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Discussion Starter #1
Just got this back!! Now its time to get it on the car! I did all the pre-chroming polishing with the exception of the little places that I could not reach with my conventional tools.
Valve covers will be next....:joy:

 

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Discussion Starter #4
The cost for the finish polishing (in the spots I couldn't get) and chroming was $175. It would have been $250 (I think) if I hadn't done any of the polishing. I'm pleased with it and look forward to getting it on the car!
 

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Holy cow man, that's looks friggin awesome! Any performace gains from it or is it just merely cosmetic!

Looks great!
 

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Wow, looks sweet! :)
 

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wow! That does look sweet. I think I'll do the same thing. Could you go thru the sanding steps real fast. By hand or Dremel? About how many hours? Whatever it was, it looks worth it!
Tom
 

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That looks awesome, and for sure, makes my stock one look sick. :)
However, you do know that chrome retains heat, which might not be a good thing.
 

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Looks good!! Check out mine!!! I love chrome!! I have not had any heat problems with the chrome. I have been making over 534 rwhp for more than 2 years. Let me know what you think! More pictures on my web site.
www.1bad98.corral.net
 

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GeoSnake said:
Just got this back!! Now its time to get it on the car! I did all the pre-chroming polishing with the exception of the little places that I could not reach with my conventional tools.
Valve covers will be next....:joy:

Looks very very sweeeet!!!

What's up with your web site?

Ed
 

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Great looking piece

With chrome valve covers .... you'll need sunglasses to check your oil. :)
 

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Discussion Starter #13
Someone above mentioned heat retention.....Jeff Barfield (1BAD98) has had his chroming and never a problem with heat retention. I don't take the car to the dragstrip....just to work every day and to shows. Hopefully no heat-related problems will arise. I'll put up my sanding/polishing steps tonight.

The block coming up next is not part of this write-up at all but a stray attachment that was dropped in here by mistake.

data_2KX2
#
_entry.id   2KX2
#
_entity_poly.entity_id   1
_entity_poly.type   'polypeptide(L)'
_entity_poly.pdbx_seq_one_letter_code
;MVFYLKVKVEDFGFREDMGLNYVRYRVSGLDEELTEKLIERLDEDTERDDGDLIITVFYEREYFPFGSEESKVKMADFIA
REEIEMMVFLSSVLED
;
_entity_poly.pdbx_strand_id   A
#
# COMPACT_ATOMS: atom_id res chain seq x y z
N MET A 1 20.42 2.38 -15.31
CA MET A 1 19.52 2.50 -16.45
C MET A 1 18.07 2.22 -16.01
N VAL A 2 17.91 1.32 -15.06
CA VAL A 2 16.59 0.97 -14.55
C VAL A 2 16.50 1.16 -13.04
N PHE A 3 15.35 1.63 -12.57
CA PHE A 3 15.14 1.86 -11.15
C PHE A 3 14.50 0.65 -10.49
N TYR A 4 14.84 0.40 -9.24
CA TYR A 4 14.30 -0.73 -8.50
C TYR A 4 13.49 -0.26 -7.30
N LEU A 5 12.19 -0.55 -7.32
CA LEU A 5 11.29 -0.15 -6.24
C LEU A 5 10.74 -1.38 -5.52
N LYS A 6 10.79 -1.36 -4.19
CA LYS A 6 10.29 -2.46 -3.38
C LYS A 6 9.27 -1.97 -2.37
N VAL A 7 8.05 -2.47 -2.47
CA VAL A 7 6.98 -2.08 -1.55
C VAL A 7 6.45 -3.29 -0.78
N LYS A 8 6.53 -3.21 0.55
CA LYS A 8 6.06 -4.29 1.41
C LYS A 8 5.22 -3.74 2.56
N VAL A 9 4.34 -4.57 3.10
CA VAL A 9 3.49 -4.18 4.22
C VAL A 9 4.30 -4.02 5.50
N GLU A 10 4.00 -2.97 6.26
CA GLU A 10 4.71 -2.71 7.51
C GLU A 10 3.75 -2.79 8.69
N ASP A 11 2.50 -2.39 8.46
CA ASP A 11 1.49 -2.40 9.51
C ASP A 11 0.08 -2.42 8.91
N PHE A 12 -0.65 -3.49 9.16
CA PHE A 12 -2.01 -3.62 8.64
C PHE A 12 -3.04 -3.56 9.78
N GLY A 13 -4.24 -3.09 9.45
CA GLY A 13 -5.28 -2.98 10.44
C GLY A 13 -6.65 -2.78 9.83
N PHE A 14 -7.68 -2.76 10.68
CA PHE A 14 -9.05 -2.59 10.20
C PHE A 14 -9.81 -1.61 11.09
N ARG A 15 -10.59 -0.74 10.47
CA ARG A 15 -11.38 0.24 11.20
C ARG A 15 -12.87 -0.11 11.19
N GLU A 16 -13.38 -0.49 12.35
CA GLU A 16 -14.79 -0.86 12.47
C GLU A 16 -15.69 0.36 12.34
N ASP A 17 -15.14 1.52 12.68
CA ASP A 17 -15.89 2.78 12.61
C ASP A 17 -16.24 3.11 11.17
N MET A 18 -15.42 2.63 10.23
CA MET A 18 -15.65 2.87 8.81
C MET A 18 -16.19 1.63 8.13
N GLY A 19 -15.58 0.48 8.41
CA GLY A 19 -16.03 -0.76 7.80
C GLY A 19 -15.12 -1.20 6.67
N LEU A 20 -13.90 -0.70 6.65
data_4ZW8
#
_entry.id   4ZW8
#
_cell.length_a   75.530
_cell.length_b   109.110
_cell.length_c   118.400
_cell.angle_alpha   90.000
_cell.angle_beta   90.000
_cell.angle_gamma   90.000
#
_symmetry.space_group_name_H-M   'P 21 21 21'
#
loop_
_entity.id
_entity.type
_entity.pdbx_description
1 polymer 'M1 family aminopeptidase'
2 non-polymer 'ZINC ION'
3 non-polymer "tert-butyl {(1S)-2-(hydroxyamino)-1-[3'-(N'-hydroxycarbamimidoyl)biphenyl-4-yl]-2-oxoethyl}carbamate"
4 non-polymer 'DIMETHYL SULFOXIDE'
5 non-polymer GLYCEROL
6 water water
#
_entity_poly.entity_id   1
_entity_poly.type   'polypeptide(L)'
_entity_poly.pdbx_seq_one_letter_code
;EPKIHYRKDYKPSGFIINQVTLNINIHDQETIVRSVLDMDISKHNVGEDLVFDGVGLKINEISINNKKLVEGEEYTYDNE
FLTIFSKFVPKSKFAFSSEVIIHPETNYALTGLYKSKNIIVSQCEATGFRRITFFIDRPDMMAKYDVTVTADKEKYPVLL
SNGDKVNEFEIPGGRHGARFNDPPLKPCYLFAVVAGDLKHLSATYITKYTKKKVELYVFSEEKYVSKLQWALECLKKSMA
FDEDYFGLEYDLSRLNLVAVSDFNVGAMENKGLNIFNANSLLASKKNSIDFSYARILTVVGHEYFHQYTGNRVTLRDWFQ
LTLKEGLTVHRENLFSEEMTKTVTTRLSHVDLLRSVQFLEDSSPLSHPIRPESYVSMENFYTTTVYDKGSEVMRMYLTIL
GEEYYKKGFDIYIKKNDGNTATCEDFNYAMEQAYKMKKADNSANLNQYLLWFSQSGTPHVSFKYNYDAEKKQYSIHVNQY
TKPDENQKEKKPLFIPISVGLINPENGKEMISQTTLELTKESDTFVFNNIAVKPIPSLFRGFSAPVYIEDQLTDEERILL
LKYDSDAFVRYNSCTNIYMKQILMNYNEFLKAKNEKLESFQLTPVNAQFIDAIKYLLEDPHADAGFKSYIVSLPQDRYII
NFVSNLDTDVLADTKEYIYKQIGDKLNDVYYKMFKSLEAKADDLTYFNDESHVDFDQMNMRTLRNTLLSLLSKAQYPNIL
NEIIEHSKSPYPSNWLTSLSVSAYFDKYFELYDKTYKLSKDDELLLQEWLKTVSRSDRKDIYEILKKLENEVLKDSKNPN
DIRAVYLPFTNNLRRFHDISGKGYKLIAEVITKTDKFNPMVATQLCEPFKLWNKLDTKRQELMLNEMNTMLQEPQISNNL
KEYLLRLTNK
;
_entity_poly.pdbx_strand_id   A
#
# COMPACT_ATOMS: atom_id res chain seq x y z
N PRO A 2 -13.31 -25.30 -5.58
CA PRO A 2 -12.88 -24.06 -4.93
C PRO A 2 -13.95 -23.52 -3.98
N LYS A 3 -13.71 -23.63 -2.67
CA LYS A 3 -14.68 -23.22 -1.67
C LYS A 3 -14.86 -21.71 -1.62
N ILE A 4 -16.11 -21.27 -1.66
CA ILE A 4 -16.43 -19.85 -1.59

Thanks for all the comments!!
 

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Discussion Starter #17
OK...I didn't have all the nice things in the link above on polishing. I had simple tools in the garage. I had my electric drill as the main tool. I started with 80 grit flap wheels that attatch to the end of the drill. The flap wheels, small pieces of sand paper connected to a center shaft, can be found in different grits at most hardware stores. I used the 80 to get the initial roughness, then switched to a 120. I went through several of these. I then swithed to a small buffing disc, that attatched to the end of the same drill. I found a gray bar of polishing compound at a local truck stop (a buddy told me about this stuff). The compound was for several types of metal. It was not a finishing compound but smoothed out the scratches made by the 120 grit flap wheel. After that I switched to a new buffing pad and used Mother's aluminum polish to get the surface to a polish ready for chroming. Sound easy....about 10 or so hours invested in the above. It saved me $75 though, and every little bit helps since I'm in the middle of closing on a new house. That's about it though! Thanks for the comments!
 

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Discussion Starter #20
I had the intake chromed at Chrome Rite Plating in Fayetteville, North Carolina. I am pleased with the results. They are so backed up that it took about 5 weeks. BTW, I located a second upper intake cover so I could keep driving my car....thanks to Randy and Dan at True Blue Performance. Now I owe them my stock upper piece when I get the chrome one on!
 
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